Small Family Farm CSA

We Dig Vegetables

 

July Fifth

If you were not part of a CSA farm this season, and unless you’re a hard-core foodie (and I do hope you’re on your way to becoming one), you probably would not have salad turnips, kohlrabi, garlic scapes, dill and fennel in your refrigerator this week. These are out-of-the-norm items that, unless your CSA farmer gives them to you, tells you that is what is in season and encourages you to try new recipes, you might not be eating these things.  But ‘Horray’ for YOU!  You are eating these things, they are local, organic and in season, and I for one, think you’re awesome for doing it!DSC 0357

This is how a CSA season starts out.  Lots of leafy greens, quick Spring crops that can be grown in the midwest like radish, lettuce, kale and so forth to help hold us over until the fun, classic and traditional items like tomatoes, sweet corn, potatoes, onions and green beans can be grown.  You’re feeling proud of yourself for shaving those turnips on top of your salad.  You’re feeling adventurous for trying new Kale and Swiss Chard recipes and you’re feeling progressive for being part of a local, organic farm.  You’re feeling brave for eating those garlic scapes and fennel.  You even feel good in your tummy for getting all of this nutritious stuff into your body!  And if this is your second or third or more year of doing this CSA thing, you’re probably even feeling confident and capable. 

The CSA experience really isn’t even entirely just about the box of food.  With the rise of the well-marketed Hello Freshes and the Blue Apron’s in the world that offer the home-delivered boxes of food with recipe cards, I worry about the loss of ‘community and place’ and ‘local’ and ‘organic’ in these programs.  CSA is also about the place that it comes from and the people who partake in growing it.  For me it is hugely about community and family and eating locally and seasonally.  The Hello Freshes and Blue Aprons are well-marketed, competitive and convenient, but missing all of the golden gems that can be offered inherently in a CSA box share.  CSA is so much more than a box of vegetables and some recipe suggestions.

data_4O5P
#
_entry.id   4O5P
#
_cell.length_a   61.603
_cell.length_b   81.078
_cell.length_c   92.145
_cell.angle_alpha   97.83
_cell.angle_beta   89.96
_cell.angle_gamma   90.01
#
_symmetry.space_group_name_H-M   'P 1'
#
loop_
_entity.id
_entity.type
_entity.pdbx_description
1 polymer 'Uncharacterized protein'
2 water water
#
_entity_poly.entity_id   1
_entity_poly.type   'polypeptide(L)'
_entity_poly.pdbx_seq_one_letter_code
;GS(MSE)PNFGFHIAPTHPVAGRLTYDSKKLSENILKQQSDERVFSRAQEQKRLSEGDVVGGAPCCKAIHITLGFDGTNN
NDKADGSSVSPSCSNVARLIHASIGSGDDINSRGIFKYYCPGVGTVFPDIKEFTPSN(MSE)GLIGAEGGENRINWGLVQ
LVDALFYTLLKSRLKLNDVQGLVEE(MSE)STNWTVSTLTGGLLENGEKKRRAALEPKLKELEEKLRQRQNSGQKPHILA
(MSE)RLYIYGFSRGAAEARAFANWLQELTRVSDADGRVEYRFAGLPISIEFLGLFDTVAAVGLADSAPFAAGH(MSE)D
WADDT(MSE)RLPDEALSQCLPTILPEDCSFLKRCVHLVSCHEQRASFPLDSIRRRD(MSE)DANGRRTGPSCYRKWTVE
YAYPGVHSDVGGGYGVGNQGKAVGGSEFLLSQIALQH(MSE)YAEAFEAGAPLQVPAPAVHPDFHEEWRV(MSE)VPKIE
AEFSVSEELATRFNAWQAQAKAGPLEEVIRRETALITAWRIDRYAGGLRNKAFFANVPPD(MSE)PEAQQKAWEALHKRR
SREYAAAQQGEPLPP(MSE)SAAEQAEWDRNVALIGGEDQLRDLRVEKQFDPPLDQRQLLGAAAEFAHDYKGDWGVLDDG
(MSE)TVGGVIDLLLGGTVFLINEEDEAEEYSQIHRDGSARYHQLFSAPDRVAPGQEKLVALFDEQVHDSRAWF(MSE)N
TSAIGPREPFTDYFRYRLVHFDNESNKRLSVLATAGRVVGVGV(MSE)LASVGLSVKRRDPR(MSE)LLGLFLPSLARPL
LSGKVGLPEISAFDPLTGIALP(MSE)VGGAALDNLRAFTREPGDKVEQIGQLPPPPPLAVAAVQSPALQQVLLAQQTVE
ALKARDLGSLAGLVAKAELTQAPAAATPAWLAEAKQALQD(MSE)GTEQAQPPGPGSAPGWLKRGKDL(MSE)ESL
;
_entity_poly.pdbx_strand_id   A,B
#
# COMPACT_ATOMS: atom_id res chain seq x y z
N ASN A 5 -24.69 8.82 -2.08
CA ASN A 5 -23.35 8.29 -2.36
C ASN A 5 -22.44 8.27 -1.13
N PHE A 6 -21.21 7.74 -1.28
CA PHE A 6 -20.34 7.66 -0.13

These vegetables are grown with love by people who you can contact and at a place you can visit.  When you see that we get rain, you know that your vegetables are getting rain.  When you know it’s been dry, you know the farm needs rain.  When you saw severe storms on the radar, you think of your farm and hope the crops are okay.  When you see the pictures of the workers and the farmers in the fields, you have and intimate association and connection with the food, something that you can only get through CSA, farmer’s markets or growing your own food. DSC 0354

Soooo......What's in the Box?????

Salad Turnips-  These are the smaller white turnips bunched with their greens on.  These are nice if sliced very thinly on top of a salad with a mandolin.  The greens are also perfectly edible in any way that you might normally incorporate greens into your cooking.  Omlet with turnip greens?

White and Purple Kohlrabi-  Each member received one white kohlrabi and one purple kohlrabi-or maybe two purple kohlrabis.  We tried to give everone one of each, but had a few more purples than whites.  Cut the leaves off of the top of the kohlrabi and use them in your cooking like kale.  Using a pearing knife or a small knife, peel the outer edge of the kohlrabi off before you eat it.  These kohlrabis are so mild and tender and have a hint of sweetness to them!  Once a kohlrabi has been cut open, the flavor is best if it is eaten within an few hours.  Also wonderful if chopped into veggie sticks, sprinkled with salt and eaten raw and whole!  Kohlrabi is also called the "ground apple" because its internal texture is so much like that of an apple. 

Broccoli-  Everyone's favorite!  A broccoli for everyone!  Broccoli likes to be kept very cold to be stay fresh.  It also keeps best in a plastic bag in the fridge. 

Red Oakleaf or Buttercup lettuce-  The red buttercups were holding up nicely in the fields and it won't be long before we aren't abe to get these tender varieties of lettuce as the heat season is approaching.